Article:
Next comes the point of view. This is tricky. Who exactly is telling the story? There is no omniscient narrator. The horizons of expectations are pushed further every time the reluctant narrator, i.e. the audience tries to settle to the unsettling flows of time and narratorial shifts. We can fix our focus on Jonas who seems to be the chief among the main characters but he doesn’t know a thing let alone being an unreliable narrator. While both Adam and Eva in their respective worlds claim to have knowledge of past present and future, it is an unlikely character that actually helps resolve everything. Claudia Tiedermann becomes the key to not open but close the Pandora’s box of paradoxes.  The dominant characters often make the audience think that they are seeing a way to the resolution of the plot since the character is in command but soon the hierarchy of significations change almost without any premonitions. The true nature of characters are revealed in these moments of indeterminacies. As the characters escape through the ‘worm’ holes of time, their insecurities, guilt, lust, passion and personal demons escape through the cracks of the narrative ambivalences. The series could not have had this impact if it were only another time travel story with sexy quantum theories. This is a critically acclaimed creation portrays the timeless emotions in the moments of crises and provides us with rare glimpses of the heightened forms of the same. The credit goes to the characters who emoted so well. The screenplay and the direction were brilliant to say the least.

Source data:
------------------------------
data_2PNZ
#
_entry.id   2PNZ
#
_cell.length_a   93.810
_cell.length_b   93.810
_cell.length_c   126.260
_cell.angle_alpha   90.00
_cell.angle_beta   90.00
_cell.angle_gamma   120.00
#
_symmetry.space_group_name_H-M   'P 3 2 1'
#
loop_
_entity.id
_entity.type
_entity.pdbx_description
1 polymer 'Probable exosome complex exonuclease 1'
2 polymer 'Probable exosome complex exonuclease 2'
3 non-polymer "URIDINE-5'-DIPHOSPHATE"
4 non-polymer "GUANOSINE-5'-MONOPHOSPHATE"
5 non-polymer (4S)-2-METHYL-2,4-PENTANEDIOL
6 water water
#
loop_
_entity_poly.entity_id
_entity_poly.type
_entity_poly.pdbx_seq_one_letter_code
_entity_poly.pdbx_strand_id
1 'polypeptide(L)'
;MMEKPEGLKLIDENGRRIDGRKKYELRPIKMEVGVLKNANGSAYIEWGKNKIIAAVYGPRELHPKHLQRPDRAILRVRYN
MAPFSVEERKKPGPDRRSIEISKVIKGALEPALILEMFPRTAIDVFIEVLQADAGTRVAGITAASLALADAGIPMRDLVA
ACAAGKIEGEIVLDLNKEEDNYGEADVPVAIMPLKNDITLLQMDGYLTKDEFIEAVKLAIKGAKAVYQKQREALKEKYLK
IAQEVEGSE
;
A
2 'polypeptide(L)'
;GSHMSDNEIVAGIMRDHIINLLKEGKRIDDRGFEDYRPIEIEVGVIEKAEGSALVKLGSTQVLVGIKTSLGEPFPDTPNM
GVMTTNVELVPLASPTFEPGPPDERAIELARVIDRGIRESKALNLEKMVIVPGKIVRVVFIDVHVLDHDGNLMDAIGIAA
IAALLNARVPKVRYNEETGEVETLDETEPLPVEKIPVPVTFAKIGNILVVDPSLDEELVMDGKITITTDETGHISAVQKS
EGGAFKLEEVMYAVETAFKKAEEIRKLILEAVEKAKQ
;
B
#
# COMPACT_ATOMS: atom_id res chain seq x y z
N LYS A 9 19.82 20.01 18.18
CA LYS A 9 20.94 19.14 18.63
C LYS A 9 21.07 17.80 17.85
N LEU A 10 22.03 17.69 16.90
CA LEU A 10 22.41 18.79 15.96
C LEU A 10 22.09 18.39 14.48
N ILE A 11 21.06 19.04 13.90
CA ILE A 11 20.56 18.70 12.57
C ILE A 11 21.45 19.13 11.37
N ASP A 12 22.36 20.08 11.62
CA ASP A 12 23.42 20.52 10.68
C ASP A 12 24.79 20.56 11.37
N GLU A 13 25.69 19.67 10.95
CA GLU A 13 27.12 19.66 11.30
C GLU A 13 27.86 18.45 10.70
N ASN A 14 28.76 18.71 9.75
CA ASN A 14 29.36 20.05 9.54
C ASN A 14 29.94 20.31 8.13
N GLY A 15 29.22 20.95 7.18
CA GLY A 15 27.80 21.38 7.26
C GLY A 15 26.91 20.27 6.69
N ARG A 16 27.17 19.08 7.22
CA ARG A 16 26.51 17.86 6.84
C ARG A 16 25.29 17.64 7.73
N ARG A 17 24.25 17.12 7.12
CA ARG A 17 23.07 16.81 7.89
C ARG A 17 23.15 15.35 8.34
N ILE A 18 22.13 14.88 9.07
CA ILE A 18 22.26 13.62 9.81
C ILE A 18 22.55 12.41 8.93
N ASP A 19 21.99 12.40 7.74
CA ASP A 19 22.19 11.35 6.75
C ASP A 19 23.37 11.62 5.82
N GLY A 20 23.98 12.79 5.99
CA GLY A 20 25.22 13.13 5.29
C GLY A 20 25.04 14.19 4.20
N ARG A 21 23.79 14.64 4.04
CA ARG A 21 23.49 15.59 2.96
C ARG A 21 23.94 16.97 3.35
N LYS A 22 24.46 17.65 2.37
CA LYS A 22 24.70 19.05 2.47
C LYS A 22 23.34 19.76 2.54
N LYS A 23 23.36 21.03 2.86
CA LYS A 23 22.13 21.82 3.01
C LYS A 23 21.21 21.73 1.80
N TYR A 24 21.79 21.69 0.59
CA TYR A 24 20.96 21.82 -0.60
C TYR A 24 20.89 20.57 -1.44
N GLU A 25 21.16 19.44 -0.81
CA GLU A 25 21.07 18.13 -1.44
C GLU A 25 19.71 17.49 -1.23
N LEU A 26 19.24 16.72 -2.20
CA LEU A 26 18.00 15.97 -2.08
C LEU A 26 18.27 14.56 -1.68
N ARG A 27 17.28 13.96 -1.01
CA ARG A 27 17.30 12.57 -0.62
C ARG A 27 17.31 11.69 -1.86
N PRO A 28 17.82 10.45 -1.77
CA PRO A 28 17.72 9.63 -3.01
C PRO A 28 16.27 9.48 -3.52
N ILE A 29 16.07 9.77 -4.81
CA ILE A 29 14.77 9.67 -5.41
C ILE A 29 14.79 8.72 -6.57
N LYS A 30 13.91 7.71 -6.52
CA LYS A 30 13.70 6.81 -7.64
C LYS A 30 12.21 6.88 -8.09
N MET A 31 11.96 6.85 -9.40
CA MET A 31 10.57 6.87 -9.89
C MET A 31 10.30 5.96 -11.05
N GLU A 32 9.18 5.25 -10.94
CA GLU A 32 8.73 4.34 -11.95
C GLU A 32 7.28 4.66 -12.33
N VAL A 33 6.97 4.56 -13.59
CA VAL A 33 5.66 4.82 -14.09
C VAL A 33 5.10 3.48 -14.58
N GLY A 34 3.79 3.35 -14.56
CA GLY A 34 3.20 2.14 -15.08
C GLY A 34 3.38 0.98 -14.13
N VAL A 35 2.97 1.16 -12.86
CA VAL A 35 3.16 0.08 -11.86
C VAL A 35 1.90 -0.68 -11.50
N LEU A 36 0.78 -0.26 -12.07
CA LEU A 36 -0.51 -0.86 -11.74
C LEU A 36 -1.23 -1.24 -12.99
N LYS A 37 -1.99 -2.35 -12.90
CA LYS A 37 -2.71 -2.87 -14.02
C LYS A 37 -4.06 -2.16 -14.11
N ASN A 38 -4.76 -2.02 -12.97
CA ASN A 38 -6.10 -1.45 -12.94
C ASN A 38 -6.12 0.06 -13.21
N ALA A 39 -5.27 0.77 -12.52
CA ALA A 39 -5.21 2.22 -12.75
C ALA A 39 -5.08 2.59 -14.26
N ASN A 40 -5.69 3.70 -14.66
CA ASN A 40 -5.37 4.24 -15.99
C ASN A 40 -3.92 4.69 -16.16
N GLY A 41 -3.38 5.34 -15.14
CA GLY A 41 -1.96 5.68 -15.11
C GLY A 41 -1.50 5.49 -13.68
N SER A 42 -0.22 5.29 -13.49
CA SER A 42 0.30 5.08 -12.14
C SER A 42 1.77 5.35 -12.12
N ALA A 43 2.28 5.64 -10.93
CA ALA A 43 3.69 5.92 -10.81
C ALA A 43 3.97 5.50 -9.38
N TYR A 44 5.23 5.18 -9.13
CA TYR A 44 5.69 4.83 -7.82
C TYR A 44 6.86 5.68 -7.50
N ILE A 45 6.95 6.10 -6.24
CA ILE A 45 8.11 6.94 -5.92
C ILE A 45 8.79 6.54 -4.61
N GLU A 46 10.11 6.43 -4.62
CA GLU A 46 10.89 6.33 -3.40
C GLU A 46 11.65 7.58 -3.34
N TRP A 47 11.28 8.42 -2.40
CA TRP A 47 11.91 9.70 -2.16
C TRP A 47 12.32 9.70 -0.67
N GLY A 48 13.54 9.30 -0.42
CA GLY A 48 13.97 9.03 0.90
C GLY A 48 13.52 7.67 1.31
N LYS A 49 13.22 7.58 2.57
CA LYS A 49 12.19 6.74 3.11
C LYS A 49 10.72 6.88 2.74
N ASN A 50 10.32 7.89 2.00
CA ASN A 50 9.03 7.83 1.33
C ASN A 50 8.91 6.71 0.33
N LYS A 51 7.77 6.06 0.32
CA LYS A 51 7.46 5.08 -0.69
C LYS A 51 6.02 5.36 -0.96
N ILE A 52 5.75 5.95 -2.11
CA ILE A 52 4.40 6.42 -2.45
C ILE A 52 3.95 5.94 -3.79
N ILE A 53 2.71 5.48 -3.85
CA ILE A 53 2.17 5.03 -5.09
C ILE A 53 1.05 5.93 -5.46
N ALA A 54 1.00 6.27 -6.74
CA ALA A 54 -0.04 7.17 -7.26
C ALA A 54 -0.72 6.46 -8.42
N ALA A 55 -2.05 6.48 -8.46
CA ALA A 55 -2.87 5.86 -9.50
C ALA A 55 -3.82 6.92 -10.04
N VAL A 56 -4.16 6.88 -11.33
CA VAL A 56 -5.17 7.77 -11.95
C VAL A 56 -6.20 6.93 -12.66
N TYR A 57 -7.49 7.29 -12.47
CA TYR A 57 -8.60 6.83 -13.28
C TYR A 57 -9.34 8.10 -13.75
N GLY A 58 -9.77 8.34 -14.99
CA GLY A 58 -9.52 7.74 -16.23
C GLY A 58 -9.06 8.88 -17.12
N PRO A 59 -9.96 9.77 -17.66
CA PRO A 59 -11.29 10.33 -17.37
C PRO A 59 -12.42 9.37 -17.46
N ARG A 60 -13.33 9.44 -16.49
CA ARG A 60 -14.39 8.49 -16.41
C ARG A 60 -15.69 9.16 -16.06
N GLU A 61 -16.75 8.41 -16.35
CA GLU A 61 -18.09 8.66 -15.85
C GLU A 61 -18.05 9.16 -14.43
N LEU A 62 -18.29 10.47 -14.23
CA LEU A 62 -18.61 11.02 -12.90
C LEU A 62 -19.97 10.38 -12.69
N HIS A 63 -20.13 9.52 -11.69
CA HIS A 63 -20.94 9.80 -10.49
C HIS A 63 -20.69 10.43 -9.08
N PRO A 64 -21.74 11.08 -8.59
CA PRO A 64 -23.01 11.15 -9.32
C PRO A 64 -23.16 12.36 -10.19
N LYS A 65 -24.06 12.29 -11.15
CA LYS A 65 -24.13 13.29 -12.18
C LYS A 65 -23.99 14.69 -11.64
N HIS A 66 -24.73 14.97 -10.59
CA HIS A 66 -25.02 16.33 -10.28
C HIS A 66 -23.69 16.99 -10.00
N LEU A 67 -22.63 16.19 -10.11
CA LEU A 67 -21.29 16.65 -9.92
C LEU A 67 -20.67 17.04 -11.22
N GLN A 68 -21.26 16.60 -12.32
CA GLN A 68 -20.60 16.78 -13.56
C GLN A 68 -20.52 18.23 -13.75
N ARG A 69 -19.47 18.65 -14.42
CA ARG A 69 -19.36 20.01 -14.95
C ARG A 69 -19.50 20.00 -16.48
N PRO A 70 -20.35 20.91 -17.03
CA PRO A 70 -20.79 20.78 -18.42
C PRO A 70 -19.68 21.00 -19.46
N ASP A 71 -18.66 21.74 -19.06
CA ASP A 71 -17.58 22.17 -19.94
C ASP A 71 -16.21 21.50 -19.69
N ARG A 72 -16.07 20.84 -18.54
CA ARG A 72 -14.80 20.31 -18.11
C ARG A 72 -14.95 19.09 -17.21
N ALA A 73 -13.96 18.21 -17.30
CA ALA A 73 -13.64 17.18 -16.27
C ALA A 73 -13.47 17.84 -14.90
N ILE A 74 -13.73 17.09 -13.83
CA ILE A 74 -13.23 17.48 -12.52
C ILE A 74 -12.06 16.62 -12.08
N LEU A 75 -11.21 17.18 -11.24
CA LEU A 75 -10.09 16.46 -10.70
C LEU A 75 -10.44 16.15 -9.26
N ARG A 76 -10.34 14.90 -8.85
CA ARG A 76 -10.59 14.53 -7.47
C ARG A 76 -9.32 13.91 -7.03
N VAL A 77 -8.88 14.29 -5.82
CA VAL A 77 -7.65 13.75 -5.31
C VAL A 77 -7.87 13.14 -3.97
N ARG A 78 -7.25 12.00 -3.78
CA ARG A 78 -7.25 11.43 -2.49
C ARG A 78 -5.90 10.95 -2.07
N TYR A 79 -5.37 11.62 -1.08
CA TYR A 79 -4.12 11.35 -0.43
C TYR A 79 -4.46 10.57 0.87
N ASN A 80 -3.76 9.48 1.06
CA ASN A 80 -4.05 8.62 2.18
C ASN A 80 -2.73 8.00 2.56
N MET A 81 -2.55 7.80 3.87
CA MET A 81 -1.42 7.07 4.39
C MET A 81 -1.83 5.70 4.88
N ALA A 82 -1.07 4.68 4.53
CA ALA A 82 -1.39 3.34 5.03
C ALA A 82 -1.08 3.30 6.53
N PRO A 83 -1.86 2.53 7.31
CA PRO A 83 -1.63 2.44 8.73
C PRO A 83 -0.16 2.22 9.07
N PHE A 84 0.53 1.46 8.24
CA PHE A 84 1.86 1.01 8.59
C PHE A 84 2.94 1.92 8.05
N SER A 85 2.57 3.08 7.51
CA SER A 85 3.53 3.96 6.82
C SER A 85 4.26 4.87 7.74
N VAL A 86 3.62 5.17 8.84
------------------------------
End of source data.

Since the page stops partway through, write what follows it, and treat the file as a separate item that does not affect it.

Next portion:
Yet like the portraits and sculptures of Michelangelo which had flaws, this series have its own flaws. These flaws instead of being factors that limit the reach actually make it interesting. The ending is hurried and an almost easy way out thought to put an end. The explicit scenes of sexual intimacies weren’t always accounted for. The story focussed more on the past and less on the future which somehow robs the structure of vital balance. Yet in defence one can say that the story was more pivoted to the past than to the future. Further, future seems to be a space for any offshoots of the series that the same or other writers might like to develop. Thus the apparent flaw has made room for further explorations. Of course one of the most highlighted issues with the series is it’s overtly complex plot involving confused bundle of generational timelines. Sometimes it so appeared that one is watching an elaborate family drama in the garb of a science fiction adventure story. Quite on the other end of the spectrum the events happening in Winden inspite of being world changing in proportions doesn’t seem to affect the rest of Germany not to mention the whole of the world! 

Yet with its involved plot, its portrayal of elemental and universal passions that haunt all humanity, its impeccable characterizations and mind boggling twists, the web series Dark deserves all the accolades it has gathered and truly one can ‘neither ever, nor never, say goodbye’ to this narrative for it always comes back as if in a loop.